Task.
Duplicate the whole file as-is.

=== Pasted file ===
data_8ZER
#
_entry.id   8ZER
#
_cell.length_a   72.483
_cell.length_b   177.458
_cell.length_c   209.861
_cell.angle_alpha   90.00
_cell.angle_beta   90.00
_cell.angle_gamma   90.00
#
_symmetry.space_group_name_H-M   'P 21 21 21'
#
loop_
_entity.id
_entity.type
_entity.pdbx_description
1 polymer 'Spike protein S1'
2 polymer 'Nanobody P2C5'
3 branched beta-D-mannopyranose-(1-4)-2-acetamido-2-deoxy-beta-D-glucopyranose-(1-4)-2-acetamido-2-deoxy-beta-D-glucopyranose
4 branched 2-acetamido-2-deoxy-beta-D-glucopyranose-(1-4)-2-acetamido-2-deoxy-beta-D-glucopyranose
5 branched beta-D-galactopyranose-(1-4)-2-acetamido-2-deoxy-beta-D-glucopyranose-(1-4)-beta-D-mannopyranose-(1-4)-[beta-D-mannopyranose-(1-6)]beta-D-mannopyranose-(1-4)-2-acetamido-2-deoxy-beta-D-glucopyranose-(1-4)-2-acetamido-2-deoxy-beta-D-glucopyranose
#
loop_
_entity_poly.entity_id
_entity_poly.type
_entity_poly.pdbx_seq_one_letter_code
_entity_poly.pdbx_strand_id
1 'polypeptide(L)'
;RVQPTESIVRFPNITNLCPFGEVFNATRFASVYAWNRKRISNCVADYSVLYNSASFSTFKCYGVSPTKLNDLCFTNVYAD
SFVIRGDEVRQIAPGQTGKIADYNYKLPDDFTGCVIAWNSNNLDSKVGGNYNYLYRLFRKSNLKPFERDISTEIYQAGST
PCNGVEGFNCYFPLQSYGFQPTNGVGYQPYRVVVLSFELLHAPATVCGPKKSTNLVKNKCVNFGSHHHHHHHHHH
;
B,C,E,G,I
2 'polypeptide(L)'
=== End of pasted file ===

data_8ZER
#
_entry.id   8ZER
#
_cell.length_a   72.483
_cell.length_b   177.458
_cell.length_c   209.861
_cell.angle_alpha   90.00
_cell.angle_beta   90.00
_cell.angle_gamma   90.00
#
_symmetry.space_group_name_H-M   'P 21 21 21'
#
loop_
_entity.id
_entity.type
_entity.pdbx_description
1 polymer 'Spike protein S1'
2 polymer 'Nanobody P2C5'
3 branched beta-D-mannopyranose-(1-4)-2-acetamido-2-deoxy-beta-D-glucopyranose-(1-4)-2-acetamido-2-deoxy-beta-D-glucopyranose
4 branched 2-acetamido-2-deoxy-beta-D-glucopyranose-(1-4)-2-acetamido-2-deoxy-beta-D-glucopyranose
5 branched beta-D-galactopyranose-(1-4)-2-acetamido-2-deoxy-beta-D-glucopyranose-(1-4)-beta-D-mannopyranose-(1-4)-[beta-D-mannopyranose-(1-6)]beta-D-mannopyranose-(1-4)-2-acetamido-2-deoxy-beta-D-glucopyranose-(1-4)-2-acetamido-2-deoxy-beta-D-glucopyranose
#
loop_
_entity_poly.entity_id
_entity_poly.type
_entity_poly.pdbx_seq_one_letter_code
_entity_poly.pdbx_strand_id
1 'polypeptide(L)'
;RVQPTESIVRFPNITNLCPFGEVFNATRFASVYAWNRKRISNCVADYSVLYNSASFSTFKCYGVSPTKLNDLCFTNVYAD
SFVIRGDEVRQIAPGQTGKIADYNYKLPDDFTGCVIAWNSNNLDSKVGGNYNYLYRLFRKSNLKPFERDISTEIYQAGST
PCNGVEGFNCYFPLQSYGFQPTNGVGYQPYRVVVLSFELLHAPATVCGPKKSTNLVKNKCVNFGSHHHHHHHHHH
;
B,C,E,G,I
2 'polypeptide(L)'